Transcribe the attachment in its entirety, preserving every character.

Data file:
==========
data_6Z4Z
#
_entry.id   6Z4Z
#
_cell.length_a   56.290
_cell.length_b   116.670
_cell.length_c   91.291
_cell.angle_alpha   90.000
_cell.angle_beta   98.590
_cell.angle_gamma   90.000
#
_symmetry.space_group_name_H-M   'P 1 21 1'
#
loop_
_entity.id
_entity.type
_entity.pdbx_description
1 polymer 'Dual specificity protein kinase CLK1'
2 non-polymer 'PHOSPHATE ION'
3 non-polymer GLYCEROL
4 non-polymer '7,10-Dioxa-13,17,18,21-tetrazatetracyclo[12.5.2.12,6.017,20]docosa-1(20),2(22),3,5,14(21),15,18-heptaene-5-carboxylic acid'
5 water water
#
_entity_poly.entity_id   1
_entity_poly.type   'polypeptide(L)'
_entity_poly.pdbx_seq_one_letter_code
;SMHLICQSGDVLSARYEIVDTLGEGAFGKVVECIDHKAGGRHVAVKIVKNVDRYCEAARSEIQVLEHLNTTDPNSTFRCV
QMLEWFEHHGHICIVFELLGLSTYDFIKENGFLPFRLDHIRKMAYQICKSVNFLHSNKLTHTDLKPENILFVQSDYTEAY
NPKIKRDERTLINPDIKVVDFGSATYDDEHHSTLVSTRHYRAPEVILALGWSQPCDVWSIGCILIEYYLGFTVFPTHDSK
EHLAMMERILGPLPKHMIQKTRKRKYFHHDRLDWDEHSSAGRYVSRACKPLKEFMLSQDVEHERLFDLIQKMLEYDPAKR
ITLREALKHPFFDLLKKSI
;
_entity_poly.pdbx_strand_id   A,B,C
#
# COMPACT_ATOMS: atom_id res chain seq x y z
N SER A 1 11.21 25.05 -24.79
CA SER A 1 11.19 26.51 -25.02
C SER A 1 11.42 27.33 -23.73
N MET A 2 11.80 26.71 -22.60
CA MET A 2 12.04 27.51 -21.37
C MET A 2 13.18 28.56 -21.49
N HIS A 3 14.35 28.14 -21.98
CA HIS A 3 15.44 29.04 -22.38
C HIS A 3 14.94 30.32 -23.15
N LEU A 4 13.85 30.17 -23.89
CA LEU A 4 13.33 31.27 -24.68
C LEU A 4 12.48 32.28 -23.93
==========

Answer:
data_6Z4Z
#
_entry.id   6Z4Z
#
_cell.length_a   56.290
_cell.length_b   116.670
_cell.length_c   91.291
_cell.angle_alpha   90.000
_cell.angle_beta   98.590
_cell.angle_gamma   90.000
#
_symmetry.space_group_name_H-M   'P 1 21 1'
#
loop_
_entity.id
_entity.type
_entity.pdbx_description
1 polymer 'Dual specificity protein kinase CLK1'
2 non-polymer 'PHOSPHATE ION'
3 non-polymer GLYCEROL
4 non-polymer '7,10-Dioxa-13,17,18,21-tetrazatetracyclo[12.5.2.12,6.017,20]docosa-1(20),2(22),3,5,14(21),15,18-heptaene-5-carboxylic acid'
5 water water
#
_entity_poly.entity_id   1
_entity_poly.type   'polypeptide(L)'
_entity_poly.pdbx_seq_one_letter_code
;SMHLICQSGDVLSARYEIVDTLGEGAFGKVVECIDHKAGGRHVAVKIVKNVDRYCEAARSEIQVLEHLNTTDPNSTFRCV
QMLEWFEHHGHICIVFELLGLSTYDFIKENGFLPFRLDHIRKMAYQICKSVNFLHSNKLTHTDLKPENILFVQSDYTEAY
NPKIKRDERTLINPDIKVVDFGSATYDDEHHSTLVSTRHYRAPEVILALGWSQPCDVWSIGCILIEYYLGFTVFPTHDSK
EHLAMMERILGPLPKHMIQKTRKRKYFHHDRLDWDEHSSAGRYVSRACKPLKEFMLSQDVEHERLFDLIQKMLEYDPAKR
ITLREALKHPFFDLLKKSI
;
_entity_poly.pdbx_strand_id   A,B,C
#
# COMPACT_ATOMS: atom_id res chain seq x y z
N SER A 1 11.21 25.05 -24.79
CA SER A 1 11.19 26.51 -25.02
C SER A 1 11.42 27.33 -23.73
N MET A 2 11.80 26.71 -22.60
CA MET A 2 12.04 27.51 -21.37
C MET A 2 13.18 28.56 -21.49
N HIS A 3 14.35 28.14 -21.98
CA HIS A 3 15.44 29.04 -22.38
C HIS A 3 14.94 30.32 -23.15
N LEU A 4 13.85 30.17 -23.89
CA LEU A 4 13.33 31.27 -24.68
C LEU A 4 12.48 32.28 -23.93